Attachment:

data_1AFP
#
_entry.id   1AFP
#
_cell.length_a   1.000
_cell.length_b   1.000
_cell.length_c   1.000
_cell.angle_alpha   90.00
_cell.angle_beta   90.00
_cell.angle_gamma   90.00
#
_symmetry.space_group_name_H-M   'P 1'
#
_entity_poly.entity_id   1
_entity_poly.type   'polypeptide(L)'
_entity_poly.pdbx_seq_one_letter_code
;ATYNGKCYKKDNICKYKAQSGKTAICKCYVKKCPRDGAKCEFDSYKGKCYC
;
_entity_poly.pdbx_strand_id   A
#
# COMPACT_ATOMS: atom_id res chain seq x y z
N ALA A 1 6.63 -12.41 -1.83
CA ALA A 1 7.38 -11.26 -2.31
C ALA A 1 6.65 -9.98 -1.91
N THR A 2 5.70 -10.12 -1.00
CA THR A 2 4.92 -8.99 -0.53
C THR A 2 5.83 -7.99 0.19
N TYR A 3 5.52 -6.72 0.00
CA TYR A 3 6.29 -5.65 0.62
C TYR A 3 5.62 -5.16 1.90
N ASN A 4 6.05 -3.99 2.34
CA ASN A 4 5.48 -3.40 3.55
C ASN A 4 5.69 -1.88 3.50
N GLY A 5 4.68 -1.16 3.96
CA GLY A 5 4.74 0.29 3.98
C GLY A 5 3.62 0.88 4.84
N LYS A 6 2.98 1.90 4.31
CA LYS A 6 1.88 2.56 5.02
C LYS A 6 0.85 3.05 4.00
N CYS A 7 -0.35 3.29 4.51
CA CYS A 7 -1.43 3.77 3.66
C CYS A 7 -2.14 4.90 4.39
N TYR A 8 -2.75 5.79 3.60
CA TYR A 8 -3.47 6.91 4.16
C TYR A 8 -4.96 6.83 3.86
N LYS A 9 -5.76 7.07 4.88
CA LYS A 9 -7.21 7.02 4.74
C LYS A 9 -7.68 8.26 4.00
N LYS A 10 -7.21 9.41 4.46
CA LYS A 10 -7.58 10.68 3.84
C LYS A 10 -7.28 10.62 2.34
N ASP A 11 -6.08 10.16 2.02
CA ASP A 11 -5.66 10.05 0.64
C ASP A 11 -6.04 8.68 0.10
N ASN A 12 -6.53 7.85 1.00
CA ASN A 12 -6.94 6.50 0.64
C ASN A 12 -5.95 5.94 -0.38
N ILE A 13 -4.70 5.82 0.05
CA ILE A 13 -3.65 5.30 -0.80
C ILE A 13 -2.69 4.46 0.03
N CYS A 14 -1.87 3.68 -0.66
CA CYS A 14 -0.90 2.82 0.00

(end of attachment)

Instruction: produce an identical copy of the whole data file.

data_1AFP
#
_entry.id   1AFP
#
_cell.length_a   1.000
_cell.length_b   1.000
_cell.length_c   1.000
_cell.angle_alpha   90.00
_cell.angle_beta   90.00
_cell.angle_gamma   90.00
#
_symmetry.space_group_name_H-M   'P 1'
#
_entity_poly.entity_id   1
_entity_poly.type   'polypeptide(L)'
_entity_poly.pdbx_seq_one_letter_code
;ATYNGKCYKKDNICKYKAQSGKTAICKCYVKKCPRDGAKCEFDSYKGKCYC
;
_entity_poly.pdbx_strand_id   A
#
# COMPACT_ATOMS: atom_id res chain seq x y z
N ALA A 1 6.63 -12.41 -1.83
CA ALA A 1 7.38 -11.26 -2.31
C ALA A 1 6.65 -9.98 -1.91
N THR A 2 5.70 -10.12 -1.00
CA THR A 2 4.92 -8.99 -0.53
C THR A 2 5.83 -7.99 0.19
N TYR A 3 5.52 -6.72 0.00
CA TYR A 3 6.29 -5.65 0.62
C TYR A 3 5.62 -5.16 1.90
N ASN A 4 6.05 -3.99 2.34
CA ASN A 4 5.48 -3.40 3.55
C ASN A 4 5.69 -1.88 3.50
N GLY A 5 4.68 -1.16 3.96
CA GLY A 5 4.74 0.29 3.98
C GLY A 5 3.62 0.88 4.84
N LYS A 6 2.98 1.90 4.31
CA LYS A 6 1.88 2.56 5.02
C LYS A 6 0.85 3.05 4.00
N CYS A 7 -0.35 3.29 4.51
CA CYS A 7 -1.43 3.77 3.66
C CYS A 7 -2.14 4.90 4.39
N TYR A 8 -2.75 5.79 3.60
CA TYR A 8 -3.47 6.91 4.16
C TYR A 8 -4.96 6.83 3.86
N LYS A 9 -5.76 7.07 4.88
CA LYS A 9 -7.21 7.02 4.74
C LYS A 9 -7.68 8.26 4.00
N LYS A 10 -7.21 9.41 4.46
CA LYS A 10 -7.58 10.68 3.84
C LYS A 10 -7.28 10.62 2.34
N ASP A 11 -6.08 10.16 2.02
CA ASP A 11 -5.66 10.05 0.64
C ASP A 11 -6.04 8.68 0.10
N ASN A 12 -6.53 7.85 1.00
CA ASN A 12 -6.94 6.50 0.64
C ASN A 12 -5.95 5.94 -0.38
N ILE A 13 -4.70 5.82 0.05
CA ILE A 13 -3.65 5.30 -0.80
C ILE A 13 -2.69 4.46 0.03
N CYS A 14 -1.87 3.68 -0.66
CA CYS A 14 -0.90 2.82 0.00